- Journal Article
Gravitational interactions in star-forming regions are capable of disrupting and destroying planetary systems, as well as creating new ones. In particular, a planet can be stolen, where it is directly exchanged between passing stars during an interaction; or captured, where a planet is first ejected from its birth system and is free-floating for a period of time, before being captured by a passing star. We perform sets of direct N-body simulations of young, substructured star-forming regions, and follow their evolution for 10 Myr in order to determine how many planets are stolen and captured, and their respective orbital properties. We show that in high-density star-forming regions, stolen and captured planets have distinct properties. The semimajor axis distribution of captured planets is significantly skewed to wider orbits compared to the semimajor axis distribution of stolen planets and planets that are still orbiting their parent star (preserved planets). However, the eccentricity and inclination distributions of captured and stolen planets are similar, but in turn very different to the inclination and eccentricity distributions of preserved planets. In low-density star-forming regions these differences are not as distinct but could still, in principle, be used to determine whether observed exoplanets have likely formed in situ or have been stolen or captured. We find that the initial degree of spatial and kinematic substructure in a star-forming region is as important a factor as the stellar density in determining whether a planetary system will be altered, disrupted, captured, or stolen. Show more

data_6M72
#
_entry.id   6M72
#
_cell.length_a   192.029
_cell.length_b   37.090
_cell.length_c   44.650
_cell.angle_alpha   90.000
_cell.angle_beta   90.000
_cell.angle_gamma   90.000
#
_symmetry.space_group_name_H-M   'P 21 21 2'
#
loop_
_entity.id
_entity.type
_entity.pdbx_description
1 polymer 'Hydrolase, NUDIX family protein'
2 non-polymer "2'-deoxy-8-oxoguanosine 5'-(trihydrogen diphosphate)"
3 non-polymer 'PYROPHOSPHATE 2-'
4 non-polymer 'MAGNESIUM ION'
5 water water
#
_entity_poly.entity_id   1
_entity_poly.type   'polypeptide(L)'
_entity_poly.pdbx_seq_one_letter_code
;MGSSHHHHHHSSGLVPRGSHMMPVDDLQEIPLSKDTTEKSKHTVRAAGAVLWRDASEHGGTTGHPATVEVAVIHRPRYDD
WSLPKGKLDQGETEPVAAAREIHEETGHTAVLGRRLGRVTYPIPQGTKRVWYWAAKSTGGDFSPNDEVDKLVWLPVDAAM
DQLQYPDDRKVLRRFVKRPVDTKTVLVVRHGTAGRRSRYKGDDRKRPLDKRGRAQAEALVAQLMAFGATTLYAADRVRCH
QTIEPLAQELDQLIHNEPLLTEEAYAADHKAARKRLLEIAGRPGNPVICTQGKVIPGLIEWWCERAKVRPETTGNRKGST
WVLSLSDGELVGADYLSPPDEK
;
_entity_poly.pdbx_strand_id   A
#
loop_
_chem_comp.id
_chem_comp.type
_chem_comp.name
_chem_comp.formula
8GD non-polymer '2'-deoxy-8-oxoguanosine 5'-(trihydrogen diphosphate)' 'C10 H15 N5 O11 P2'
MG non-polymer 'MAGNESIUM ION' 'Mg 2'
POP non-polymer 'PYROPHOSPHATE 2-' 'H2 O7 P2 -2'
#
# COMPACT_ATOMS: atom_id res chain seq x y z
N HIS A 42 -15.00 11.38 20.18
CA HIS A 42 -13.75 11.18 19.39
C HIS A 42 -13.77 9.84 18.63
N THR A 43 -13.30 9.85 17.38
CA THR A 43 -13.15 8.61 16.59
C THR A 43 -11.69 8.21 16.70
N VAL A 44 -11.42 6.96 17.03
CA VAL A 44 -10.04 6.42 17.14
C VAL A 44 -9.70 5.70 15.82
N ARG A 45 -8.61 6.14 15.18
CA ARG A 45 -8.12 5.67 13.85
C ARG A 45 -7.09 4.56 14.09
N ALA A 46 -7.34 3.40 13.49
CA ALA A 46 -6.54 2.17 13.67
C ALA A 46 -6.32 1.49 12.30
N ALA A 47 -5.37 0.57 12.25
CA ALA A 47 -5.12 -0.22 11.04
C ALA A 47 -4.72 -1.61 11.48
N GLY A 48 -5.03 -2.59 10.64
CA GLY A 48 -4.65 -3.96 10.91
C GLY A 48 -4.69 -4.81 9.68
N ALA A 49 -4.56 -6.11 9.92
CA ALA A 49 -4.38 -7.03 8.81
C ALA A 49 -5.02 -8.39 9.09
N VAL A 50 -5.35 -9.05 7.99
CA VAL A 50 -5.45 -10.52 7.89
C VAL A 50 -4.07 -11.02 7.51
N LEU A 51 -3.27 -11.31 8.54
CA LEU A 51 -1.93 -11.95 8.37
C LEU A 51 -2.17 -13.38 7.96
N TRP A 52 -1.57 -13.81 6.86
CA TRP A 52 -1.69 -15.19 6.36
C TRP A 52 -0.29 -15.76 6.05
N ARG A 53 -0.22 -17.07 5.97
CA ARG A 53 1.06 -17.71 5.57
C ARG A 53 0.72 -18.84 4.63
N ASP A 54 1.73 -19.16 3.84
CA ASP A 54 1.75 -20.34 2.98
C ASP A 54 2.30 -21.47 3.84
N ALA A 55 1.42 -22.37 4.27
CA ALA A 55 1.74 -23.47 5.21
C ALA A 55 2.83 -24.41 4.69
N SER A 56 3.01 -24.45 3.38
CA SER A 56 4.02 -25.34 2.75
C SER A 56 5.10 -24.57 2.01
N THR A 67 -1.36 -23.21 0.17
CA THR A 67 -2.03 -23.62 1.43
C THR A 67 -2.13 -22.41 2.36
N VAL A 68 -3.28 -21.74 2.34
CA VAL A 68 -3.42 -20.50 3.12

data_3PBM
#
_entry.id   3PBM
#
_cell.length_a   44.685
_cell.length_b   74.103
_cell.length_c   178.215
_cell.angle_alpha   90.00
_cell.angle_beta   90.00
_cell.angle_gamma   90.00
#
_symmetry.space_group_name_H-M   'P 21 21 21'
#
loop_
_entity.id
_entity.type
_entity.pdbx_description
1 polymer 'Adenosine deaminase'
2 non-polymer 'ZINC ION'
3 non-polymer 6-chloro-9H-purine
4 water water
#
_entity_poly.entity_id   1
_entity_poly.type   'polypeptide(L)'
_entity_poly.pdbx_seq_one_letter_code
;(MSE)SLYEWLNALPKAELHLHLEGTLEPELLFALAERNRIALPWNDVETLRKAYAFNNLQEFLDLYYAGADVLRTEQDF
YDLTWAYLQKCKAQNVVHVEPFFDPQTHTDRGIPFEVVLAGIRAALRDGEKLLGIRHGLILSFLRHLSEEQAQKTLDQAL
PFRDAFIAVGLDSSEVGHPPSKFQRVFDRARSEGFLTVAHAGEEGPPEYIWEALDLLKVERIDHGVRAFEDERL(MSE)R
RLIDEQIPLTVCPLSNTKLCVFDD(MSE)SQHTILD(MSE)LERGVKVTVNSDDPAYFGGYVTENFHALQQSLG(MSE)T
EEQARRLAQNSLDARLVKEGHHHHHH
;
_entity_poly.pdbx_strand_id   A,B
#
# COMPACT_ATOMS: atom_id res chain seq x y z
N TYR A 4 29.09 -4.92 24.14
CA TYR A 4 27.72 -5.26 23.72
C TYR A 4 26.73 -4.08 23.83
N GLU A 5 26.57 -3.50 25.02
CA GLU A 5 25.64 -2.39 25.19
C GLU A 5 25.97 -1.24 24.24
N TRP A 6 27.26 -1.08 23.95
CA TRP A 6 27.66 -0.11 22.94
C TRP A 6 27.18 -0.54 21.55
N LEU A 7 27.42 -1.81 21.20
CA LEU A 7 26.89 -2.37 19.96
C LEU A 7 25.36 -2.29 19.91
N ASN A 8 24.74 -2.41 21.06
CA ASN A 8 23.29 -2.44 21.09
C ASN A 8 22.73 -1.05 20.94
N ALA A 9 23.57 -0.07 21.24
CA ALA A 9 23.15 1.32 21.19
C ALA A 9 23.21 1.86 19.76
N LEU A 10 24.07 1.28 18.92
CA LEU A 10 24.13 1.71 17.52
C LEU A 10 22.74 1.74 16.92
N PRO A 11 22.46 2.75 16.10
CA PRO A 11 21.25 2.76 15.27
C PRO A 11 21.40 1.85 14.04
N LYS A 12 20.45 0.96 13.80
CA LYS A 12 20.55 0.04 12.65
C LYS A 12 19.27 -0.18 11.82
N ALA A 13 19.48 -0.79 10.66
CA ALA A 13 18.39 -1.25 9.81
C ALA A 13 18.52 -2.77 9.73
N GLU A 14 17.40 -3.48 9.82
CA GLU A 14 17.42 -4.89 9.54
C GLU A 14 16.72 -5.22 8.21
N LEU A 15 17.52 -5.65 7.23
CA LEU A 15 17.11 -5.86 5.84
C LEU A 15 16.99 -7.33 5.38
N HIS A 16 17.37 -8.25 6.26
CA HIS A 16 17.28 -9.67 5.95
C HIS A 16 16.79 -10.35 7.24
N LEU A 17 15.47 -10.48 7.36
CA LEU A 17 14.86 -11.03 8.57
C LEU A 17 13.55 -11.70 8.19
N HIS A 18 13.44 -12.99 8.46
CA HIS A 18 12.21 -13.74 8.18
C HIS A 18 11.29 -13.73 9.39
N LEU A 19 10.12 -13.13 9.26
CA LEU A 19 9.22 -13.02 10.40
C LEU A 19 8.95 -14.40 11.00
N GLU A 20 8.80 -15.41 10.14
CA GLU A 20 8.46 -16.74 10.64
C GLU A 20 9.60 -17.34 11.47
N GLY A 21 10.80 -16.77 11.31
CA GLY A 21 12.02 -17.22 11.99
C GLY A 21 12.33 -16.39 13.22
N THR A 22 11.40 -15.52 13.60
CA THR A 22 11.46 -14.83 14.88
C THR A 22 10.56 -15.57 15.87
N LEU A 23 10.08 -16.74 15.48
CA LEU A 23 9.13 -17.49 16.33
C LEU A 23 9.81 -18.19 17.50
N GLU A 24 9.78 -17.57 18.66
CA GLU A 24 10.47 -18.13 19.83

Journal / seriesMonthly Notices of the Royal Astronomical Society
Pages / Article No.
PublisherOxford University Press
Subjectmethods: numerical; planets and satellites: dynamical evolution and stability; stars: kinematics and dynamics
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